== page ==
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Small paws on the path to Buddhist enlightenment
by Linda Morris, Sydney Morning Herald, June 13, 2006
Sydney, Australia -- THERE were purebreds and mongrels, shaggy dogs and short-haired cats, divas and ruffians. And, to the amazement of their owners, barely a bark or paw-swipe in protest as the saffron-robed Tibetan Buddhist master came to help family pets on the path to enlightenment.
<< Blessed … Clinton Garofano and Siamese kitten, Mr Fang, at yesterday's ceremony. Photo: Steven Siewert
Care for all living things is a central tenet of Buddhism and, in an inner-city bayside park yesterday, Lama Zopa Rinpoche, who counts the Dalai Lama as a teacher, blessed about 100 cats, dogs, even mice and mudcrabs.
"Animals don't have as many opportunities as humans to attain happiness," said Lama Zopa, who believes animal blessings are a way for Buddhists to generate compassion and collect merit.
Lama Zopa advises pet owners that it is not enough to just provide comfort for their animals and suggests taking them around holy objects, reciting prayers in their ears and blessing their food.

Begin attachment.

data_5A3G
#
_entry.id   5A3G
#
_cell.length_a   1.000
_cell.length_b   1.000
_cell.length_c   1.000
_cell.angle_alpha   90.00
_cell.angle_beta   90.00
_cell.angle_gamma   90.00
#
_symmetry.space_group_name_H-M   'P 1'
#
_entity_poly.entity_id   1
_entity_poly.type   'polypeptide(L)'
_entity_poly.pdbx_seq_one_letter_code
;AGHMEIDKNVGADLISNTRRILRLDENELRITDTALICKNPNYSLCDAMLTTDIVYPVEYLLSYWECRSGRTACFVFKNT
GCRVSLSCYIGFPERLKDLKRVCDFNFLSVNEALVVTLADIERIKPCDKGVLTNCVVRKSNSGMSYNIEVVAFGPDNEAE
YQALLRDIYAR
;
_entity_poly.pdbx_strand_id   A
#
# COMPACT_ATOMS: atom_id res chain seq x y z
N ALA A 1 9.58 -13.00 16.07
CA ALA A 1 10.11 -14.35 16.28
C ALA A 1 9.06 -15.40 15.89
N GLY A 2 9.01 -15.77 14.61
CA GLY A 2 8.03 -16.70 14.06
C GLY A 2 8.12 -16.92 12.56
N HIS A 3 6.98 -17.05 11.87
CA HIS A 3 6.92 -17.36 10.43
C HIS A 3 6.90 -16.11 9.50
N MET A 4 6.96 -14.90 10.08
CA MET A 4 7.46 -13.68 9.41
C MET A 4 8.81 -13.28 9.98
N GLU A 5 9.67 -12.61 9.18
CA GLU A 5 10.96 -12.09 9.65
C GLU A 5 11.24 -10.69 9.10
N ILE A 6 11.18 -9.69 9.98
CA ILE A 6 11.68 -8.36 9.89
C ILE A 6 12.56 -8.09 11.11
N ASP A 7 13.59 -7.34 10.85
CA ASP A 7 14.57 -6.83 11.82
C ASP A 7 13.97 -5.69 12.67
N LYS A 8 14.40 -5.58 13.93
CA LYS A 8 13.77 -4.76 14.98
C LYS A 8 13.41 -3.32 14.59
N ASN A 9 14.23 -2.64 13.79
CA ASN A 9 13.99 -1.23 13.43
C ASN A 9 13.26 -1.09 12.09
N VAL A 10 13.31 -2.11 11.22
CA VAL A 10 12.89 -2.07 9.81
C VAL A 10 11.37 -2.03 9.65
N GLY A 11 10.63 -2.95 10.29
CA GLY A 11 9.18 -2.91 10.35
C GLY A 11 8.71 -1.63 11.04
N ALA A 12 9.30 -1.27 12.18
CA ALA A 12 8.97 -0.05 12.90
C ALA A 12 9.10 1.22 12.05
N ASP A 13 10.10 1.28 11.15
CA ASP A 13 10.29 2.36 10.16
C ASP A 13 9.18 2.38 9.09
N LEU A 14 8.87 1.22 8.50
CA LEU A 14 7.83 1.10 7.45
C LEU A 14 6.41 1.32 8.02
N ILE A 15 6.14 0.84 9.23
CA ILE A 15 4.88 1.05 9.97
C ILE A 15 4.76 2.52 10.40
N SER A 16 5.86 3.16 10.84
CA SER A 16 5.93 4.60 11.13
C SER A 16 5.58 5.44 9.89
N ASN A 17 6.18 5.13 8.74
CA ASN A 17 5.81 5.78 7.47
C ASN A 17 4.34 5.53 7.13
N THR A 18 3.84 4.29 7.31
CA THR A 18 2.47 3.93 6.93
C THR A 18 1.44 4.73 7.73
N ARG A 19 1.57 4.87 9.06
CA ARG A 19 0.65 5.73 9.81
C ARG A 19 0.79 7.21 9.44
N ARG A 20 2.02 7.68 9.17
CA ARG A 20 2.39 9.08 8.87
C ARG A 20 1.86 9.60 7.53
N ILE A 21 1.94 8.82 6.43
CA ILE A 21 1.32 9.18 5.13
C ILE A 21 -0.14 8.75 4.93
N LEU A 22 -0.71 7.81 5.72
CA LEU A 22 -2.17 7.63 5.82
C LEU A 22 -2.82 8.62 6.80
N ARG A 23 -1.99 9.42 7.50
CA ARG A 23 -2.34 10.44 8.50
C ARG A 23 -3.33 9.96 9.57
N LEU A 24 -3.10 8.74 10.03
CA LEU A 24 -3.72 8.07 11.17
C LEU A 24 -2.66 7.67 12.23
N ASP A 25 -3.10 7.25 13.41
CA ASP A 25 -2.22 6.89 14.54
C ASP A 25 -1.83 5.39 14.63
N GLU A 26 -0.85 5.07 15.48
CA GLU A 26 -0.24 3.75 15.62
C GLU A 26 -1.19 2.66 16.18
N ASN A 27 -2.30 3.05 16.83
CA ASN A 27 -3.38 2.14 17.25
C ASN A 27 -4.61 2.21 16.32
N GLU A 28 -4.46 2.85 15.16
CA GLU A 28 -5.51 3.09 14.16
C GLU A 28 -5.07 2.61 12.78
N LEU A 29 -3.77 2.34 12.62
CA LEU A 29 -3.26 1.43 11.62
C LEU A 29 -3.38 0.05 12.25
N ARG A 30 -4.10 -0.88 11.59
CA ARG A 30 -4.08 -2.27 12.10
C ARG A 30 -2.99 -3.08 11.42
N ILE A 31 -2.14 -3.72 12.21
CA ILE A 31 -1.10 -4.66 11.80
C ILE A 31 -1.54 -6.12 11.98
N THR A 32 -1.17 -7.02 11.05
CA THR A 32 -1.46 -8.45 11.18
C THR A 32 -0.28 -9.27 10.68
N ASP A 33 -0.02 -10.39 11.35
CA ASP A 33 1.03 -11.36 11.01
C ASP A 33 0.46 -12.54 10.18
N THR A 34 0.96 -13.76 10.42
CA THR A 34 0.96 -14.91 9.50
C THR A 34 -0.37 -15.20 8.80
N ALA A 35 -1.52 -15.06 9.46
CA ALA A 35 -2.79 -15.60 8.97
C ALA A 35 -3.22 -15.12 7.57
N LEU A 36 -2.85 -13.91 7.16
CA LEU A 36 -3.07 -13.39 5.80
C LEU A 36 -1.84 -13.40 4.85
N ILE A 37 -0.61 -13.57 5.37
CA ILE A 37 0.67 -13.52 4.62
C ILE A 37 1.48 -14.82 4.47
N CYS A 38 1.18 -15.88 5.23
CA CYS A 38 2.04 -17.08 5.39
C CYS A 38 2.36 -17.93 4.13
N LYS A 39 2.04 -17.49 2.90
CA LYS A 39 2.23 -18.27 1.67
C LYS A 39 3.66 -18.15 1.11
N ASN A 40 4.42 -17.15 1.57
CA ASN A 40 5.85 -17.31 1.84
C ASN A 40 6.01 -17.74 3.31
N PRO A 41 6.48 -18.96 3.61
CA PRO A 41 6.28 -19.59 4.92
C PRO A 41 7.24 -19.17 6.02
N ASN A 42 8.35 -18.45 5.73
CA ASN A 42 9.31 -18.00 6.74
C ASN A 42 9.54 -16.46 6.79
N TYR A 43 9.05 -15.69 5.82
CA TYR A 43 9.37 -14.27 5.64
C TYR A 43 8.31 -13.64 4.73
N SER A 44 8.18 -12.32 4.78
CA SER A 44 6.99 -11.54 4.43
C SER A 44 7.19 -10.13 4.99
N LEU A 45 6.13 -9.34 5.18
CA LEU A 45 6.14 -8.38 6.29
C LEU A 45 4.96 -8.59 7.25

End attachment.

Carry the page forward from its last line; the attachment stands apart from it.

Buddhists from Sydney's Vajrayana Institute, sponsors of the lama's visit, have rescued crabs from fishmarkets as well as sheep destined for slaughter.
During Lama Zopa's Sydney visit they are also helping to raise funds for the lama's new animal sanctuary, which is to be built near the Kopan Monastery in Nepal.
Buddhism is now the fastest-growing religion in Australia, with migration and conversions almost doubling its numbers between the 1996 and 2001 census according to Dr Cristina Rocha, a postdoctoral fellow with the University of Western Sydney's Centre for Cultural Research and the author of a new book, Zen in Brazil.
"Buddhism is attractive because it provides a powerful antidote to the stress, greed and violence of today's world," she said.
"Westerners find it gives them tools to cope with the day-to-day, and helps them detach from the rampant consumerism and stresses of their busy lives."
She said animal blessings came from the idea that all sentient beings are in this world of suffering and need to hear the word of the teachings of the Buddha to be liberated.
In addition, in Tibetan Buddhism there is a belief in rebirth - that is, that humans can be reborn as either humans or animals.
"Being compassionate towards animals is just a logical consequence," Dr Rocha said. "Although the sanctuary is intended for animals that would otherwise be killed, Westerners welcome the blessing of their pets as a way of giving them tranquillity and/or spiritual protection, something they themselves seek in Buddhism.
"I guess the desire for blessings comes from the close identification and love between the owners and their pets."